The words ‘marsh’, ‘bog’ and ‘swamp’ often conjure up images of a dank and dreary wasteland, something akin to a post-apocalyptic landscape. However, ‘wetlands’, as these systems are more commonly coined in the research world, are among the most productive and important ecosystems on the planet.
February 2nd 2020 marks World Wetlands Day, a day dedicated to raising global awareness about the vital role of wetlands for people and our planet. This day also marks the date of the adoption of the Ramsar Convention on Wetlands in 1971. The United Nations (UN) mandated convention on Wetlands is an intergovernmental treaty that provides the framework for national action and international cooperation for the conservation and wise use of wetlands and their resources.
The theme for World Wetlands Day 2020 is Wetlands and Biodiversity, which aims to highlight wetland biodiversity, its status, why it matters, and to promote actions to reverse its loss. Globally, wetlands provide a home and/or breeding ground for 40% of all species. The combination of climate, topology, geology and the movement and abundance of water, shape each wetland into a unique system, ultimately determining the fauna and flora we see. Worryingly, the latest estimates show that wetlands are disappearing three times faster than forests, resulting in both diversity loss and direct impacts on people.
In Canada, wetlands make up 14% of land cover, however this number used to be a lot higher. In southern Ontario, 68% of the original wetlands have been converted from their natural state to support alternative uses such as agriculture. Most of Canada’s existing wetland systems can be found in the north, with the Peace-Athabasca river delta in Alberta being one of the largest. To be able to protect Canada’s remaining wetlands, we need to understand how to effectively monitor the biodiversity and subsequent health of different wetland systems.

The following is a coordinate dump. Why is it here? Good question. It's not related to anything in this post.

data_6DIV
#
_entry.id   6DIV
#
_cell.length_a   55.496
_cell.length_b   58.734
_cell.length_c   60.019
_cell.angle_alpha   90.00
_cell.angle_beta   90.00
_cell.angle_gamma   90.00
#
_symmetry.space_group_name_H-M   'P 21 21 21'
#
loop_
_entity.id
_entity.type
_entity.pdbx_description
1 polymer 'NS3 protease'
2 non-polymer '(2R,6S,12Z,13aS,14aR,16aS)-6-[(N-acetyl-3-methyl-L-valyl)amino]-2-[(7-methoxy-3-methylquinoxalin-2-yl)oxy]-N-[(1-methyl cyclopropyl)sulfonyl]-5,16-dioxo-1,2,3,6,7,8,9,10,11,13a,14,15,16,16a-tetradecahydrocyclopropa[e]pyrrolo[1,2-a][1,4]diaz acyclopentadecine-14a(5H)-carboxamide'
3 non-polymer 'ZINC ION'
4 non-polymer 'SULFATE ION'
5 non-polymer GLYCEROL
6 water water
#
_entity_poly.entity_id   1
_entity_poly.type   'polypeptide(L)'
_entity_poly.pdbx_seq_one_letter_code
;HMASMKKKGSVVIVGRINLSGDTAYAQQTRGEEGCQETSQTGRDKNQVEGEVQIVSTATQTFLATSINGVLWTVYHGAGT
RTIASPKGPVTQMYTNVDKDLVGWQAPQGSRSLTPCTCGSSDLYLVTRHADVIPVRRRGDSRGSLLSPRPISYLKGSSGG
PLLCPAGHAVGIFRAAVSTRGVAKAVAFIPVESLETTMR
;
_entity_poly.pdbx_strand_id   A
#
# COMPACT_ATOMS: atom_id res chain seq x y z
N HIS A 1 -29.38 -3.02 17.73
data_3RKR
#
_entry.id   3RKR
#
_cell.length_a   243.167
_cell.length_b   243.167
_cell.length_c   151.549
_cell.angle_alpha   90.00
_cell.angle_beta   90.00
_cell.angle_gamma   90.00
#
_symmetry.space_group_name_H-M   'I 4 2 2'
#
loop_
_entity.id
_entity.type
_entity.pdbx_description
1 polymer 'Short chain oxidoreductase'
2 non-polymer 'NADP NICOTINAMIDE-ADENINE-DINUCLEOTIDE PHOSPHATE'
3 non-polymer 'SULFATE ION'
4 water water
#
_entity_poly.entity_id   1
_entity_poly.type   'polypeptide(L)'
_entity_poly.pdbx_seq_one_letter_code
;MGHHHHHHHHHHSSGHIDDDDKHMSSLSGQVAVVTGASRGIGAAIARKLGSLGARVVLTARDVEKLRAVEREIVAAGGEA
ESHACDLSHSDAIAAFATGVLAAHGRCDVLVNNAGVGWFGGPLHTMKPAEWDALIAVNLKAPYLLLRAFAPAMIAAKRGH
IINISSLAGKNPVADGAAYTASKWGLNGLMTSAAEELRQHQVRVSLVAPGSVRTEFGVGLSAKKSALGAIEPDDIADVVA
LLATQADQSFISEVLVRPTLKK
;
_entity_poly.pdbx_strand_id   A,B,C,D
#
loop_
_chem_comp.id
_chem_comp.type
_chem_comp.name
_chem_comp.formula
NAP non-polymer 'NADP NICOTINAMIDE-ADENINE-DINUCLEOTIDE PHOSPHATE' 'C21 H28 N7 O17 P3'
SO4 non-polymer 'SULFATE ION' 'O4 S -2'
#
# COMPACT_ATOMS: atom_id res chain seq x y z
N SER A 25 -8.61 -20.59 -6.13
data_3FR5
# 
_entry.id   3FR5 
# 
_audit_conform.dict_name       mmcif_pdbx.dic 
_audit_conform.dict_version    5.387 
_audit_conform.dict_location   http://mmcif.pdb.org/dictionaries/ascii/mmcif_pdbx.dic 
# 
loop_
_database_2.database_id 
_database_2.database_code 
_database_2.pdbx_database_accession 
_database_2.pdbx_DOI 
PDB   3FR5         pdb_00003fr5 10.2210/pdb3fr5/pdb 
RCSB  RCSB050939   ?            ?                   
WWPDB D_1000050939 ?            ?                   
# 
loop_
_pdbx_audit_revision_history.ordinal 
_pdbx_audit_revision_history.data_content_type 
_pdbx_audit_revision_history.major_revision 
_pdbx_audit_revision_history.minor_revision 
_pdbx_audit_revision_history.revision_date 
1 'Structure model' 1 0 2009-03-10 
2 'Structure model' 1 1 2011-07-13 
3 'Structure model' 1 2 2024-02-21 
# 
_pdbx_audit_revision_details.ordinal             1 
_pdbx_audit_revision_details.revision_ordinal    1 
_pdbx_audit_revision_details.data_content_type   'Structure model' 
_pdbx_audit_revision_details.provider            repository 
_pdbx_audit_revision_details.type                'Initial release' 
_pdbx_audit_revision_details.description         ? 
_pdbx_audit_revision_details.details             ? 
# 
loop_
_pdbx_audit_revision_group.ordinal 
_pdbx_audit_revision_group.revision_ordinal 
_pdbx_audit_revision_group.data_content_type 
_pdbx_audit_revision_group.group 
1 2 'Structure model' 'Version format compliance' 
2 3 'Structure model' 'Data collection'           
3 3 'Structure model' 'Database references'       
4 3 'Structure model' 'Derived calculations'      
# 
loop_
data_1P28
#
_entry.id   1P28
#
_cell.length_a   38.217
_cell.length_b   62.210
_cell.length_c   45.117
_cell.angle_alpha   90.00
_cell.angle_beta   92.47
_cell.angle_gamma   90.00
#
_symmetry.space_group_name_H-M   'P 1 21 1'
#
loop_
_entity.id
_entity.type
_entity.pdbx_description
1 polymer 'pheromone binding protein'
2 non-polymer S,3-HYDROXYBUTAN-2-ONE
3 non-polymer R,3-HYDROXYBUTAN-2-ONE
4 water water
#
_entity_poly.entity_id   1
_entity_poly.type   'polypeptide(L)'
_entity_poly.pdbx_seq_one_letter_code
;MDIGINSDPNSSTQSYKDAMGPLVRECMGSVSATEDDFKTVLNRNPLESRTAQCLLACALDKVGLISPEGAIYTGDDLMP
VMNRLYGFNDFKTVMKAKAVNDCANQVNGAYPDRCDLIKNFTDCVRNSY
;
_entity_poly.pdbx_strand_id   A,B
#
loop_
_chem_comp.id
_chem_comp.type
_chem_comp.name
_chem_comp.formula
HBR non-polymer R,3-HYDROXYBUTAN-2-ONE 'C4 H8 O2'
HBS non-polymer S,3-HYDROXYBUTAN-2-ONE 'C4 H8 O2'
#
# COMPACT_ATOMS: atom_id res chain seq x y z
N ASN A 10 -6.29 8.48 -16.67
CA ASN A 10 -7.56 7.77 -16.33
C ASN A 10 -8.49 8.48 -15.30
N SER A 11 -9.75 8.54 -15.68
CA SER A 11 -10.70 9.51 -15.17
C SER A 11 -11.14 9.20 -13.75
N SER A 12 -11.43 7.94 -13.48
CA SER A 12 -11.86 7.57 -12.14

Biomonitoring 2.0 for Wetland Health
The Peace-Athabasca river delta, that lies within Wood Buffalo National Park, has been the focal system for a large-scale biodiversity study since 2011. University of Guelph, in collaboration with Environment and Climate Change Canada (ECCC) and Parks Canada has been analysing the richness of species, primarily aquatic macroinvertebrates, using DNA metabarcoding. Samples have been collected over the last 9 years following the protocol developed by Environment Canada’s Canadian Aquatic Monitoring Protocols (CABIN) for Wetlands.
Following on from this long-term study, the STREAM project (Sequencing The Rivers for Environmental Assessment and Monitoring) typically involves the collection of benthic river samples through community-based monitoring across Canada, to detect macroinvertebrates (often larval forms). This approach uses DNA metabarcoding to provide an overall assessment of freshwater health. Realising the importance of wetland systems, STREAM is collaborating with community groups and organisations to collect benthic wetland samples.
Slocan River Streamkeepers: Wetland Restoration